Established by the tenth guru, taking amrit is the initiation ceremony that allows Sikhs to become members of the Khalsa. Amrit means immortal nectar and refers to the bowl of sugar water that is prayed over and stirred throughout the ceremony by five members of the Khalsa. At the end, the initiate drinks the amrit, which is then sprinkled on the initiate’s hair and face. Upon completion of the ceremony, the initiate becomes a member of the Khalsa.
When a Sikh woman or man comes of age, she or he is eligible to join the Khalsa, or the “alliance of the pure.” The rite of initiation is called “taking amrit.” It is expected that sometime within the life of a Sikh he or she will undergo this initiation, and all Sikhs aspire to do so. It is not necessarily for the young, though young people are often inspired to commitment to the Khalsa. As a writer for the American Sikh Review explains, “A Sikh should only take amrit when he is mature enough to realise the nature of the obligations which full membership of the Khalsa demands.”
Today in the U.S., taking amrit is one of the most important ceremonies in the life of a Sikh. The name refers to the drinking of immortal nectar (amrit), an essential part of the ceremony of commitment. The proper name of the rite is khande di pahul, the “nectar of the double-edged sword.” A bowl of water with sugar crystals is stirred with a double edged sword, while sacred hymns are recited, infusing the nectar with the power of the divine word. It is this water, which has now become the amrit, that is sipped by those who become members of the Khalsa.
The Khalsa was established by the great Guru Gobind Singh in 1699. According to tradition, Guru Gobind Singh gathered the entire Sikh community on the day of Baisakhi. He stood with sword drawn and asked for five Sikhs who would offer their heads to him. Five devout Sikhs came forward, prepared to make the ultimate sacrifice. From this courageous core, Guru Gobind Singh created the Khalsa, a new Sikh order. He gave them all the name Singh, “lion,” and gave them the five signs of their new identity: the sword, the steel bracelet, the comb, the undershorts, and the uncut hair. Finally, he gave them nectar, amrit, from a common bowl, stirred with his sword. From the time of Guru Gobind Singh on, Sikhs have greeted one another saying, “Waheguru ji ka Khalsa”— “The Khalsa belongs to God”—and responded saying, “Waheguru ji ki Fateh”—“The Victory belongs to God.”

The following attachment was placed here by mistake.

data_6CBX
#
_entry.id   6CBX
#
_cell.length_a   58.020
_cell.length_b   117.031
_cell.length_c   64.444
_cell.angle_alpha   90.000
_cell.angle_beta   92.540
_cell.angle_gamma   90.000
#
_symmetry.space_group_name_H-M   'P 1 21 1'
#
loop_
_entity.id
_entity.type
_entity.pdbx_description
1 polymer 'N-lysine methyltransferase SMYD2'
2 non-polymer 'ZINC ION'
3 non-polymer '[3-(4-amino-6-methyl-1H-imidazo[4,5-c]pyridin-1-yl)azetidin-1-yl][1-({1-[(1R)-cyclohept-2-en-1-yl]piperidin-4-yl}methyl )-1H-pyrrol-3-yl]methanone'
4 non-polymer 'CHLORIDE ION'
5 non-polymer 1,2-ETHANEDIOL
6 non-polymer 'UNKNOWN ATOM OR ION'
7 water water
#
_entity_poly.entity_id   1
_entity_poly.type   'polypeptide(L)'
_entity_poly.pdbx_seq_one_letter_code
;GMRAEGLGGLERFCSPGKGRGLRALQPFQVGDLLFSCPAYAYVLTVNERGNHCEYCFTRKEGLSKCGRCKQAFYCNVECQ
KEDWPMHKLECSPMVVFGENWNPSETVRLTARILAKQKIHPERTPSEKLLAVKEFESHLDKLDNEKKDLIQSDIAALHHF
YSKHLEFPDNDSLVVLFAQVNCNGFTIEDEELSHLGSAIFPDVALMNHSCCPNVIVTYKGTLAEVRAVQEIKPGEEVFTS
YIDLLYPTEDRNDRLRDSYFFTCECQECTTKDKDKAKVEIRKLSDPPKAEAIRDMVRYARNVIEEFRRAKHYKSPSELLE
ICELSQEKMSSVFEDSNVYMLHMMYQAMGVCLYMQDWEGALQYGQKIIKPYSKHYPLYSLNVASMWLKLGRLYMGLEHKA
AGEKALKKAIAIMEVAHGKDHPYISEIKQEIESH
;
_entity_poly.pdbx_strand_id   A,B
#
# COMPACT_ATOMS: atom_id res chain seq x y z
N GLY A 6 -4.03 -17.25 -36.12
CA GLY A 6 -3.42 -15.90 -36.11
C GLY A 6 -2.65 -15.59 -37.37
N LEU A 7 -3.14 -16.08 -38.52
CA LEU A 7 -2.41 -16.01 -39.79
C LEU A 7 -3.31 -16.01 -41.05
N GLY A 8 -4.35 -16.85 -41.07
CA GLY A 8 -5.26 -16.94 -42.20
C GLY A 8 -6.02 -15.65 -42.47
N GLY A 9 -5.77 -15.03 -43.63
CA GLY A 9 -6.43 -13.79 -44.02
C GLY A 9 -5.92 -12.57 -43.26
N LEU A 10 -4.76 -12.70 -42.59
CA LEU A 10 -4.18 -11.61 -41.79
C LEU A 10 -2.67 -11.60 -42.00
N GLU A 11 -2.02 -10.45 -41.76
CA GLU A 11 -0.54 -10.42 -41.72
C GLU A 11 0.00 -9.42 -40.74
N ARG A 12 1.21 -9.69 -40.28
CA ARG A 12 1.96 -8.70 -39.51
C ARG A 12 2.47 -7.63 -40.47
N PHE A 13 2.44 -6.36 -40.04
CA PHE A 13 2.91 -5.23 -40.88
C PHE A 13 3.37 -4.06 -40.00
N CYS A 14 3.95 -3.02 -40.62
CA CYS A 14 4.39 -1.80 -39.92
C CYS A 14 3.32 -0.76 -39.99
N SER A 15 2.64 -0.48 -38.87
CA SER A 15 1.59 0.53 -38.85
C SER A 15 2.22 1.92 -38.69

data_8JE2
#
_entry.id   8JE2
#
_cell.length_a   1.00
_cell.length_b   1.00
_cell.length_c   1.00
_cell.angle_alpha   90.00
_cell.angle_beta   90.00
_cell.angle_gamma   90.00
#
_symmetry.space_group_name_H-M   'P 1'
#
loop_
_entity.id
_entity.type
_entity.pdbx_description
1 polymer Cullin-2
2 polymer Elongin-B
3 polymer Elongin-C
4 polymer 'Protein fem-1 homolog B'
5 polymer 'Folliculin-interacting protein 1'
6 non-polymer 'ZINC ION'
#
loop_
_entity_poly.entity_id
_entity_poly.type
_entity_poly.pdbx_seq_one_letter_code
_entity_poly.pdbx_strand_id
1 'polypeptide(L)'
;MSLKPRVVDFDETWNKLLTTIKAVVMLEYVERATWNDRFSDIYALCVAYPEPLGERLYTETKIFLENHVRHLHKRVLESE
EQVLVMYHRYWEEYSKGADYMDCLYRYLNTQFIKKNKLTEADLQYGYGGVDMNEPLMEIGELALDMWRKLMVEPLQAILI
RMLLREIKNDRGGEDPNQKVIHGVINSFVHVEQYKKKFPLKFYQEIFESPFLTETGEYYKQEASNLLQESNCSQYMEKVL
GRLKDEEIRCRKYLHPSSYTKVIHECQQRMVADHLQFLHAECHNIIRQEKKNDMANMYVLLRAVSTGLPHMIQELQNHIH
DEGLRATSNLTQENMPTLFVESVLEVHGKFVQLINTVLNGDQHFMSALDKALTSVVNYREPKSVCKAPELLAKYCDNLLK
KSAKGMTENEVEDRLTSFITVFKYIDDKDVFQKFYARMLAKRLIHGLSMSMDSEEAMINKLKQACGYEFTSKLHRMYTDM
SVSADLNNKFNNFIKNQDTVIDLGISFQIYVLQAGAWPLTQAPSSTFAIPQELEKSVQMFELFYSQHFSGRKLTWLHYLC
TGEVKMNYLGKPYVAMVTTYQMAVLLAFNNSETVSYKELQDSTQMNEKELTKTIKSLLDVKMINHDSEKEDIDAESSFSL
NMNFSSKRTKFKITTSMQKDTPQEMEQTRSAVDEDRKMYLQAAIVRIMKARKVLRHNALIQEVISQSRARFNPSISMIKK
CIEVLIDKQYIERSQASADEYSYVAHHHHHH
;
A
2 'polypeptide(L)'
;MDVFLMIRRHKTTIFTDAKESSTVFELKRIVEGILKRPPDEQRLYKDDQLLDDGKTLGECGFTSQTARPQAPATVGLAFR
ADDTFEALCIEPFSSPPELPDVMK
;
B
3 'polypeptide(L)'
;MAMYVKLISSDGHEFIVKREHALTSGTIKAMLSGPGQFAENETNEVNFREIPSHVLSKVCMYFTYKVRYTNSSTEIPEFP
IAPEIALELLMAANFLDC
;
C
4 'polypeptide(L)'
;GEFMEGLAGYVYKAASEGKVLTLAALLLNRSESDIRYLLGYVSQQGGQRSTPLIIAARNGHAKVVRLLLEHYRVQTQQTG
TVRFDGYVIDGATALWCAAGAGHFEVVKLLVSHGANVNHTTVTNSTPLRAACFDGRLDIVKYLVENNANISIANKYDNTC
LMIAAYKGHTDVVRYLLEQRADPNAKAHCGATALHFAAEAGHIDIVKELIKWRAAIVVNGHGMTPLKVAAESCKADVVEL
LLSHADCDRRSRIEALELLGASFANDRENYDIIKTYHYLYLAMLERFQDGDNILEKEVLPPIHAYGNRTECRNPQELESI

Five Sikhs are required to act as initiators in the rite of taking amrit. They represent the panj piaras, the “five beloved ones” who were the first to come forward and join the Khalsa. They should be observant Khalsa members themselves. Both men and women serve as panj piaras. The first step in the ceremony is to prepare the amrit. One by one, the five beloved ones stir the amrit, each reciting in turn one of the five main prayers. All five initiators kneel together around the iron bowl of amrit for the entire recitation, which may take two hours.
Next, each of the initiates comes forward and kneels. Each drinks from the iron bowl and is sprinkled on the hair and eyes with some of the amrit. Each affirms the salutation, “The Khalsa belongs to God! The Victory belongs to God!” One of the five initiators explains the seriousness of taking the step into the Khalsa. From this day forward, they must offer all the daily prayers, from morning to evening, and lead an exemplary life of Sikh discipline. “From this day on, your existence as an ordinary individual has ceased. You are members of the Khalsa. Your religious father is Guru Gobind Singh and Sahib Kaur is your mother. Your common spiritual parentage makes you all brothers and sisters.” The initiates take a new name—Singh for the men and Kaur for the women. Far from being a renunciation of the world, joining the Khalsa is a full-time commitment to a new family of Sikhs.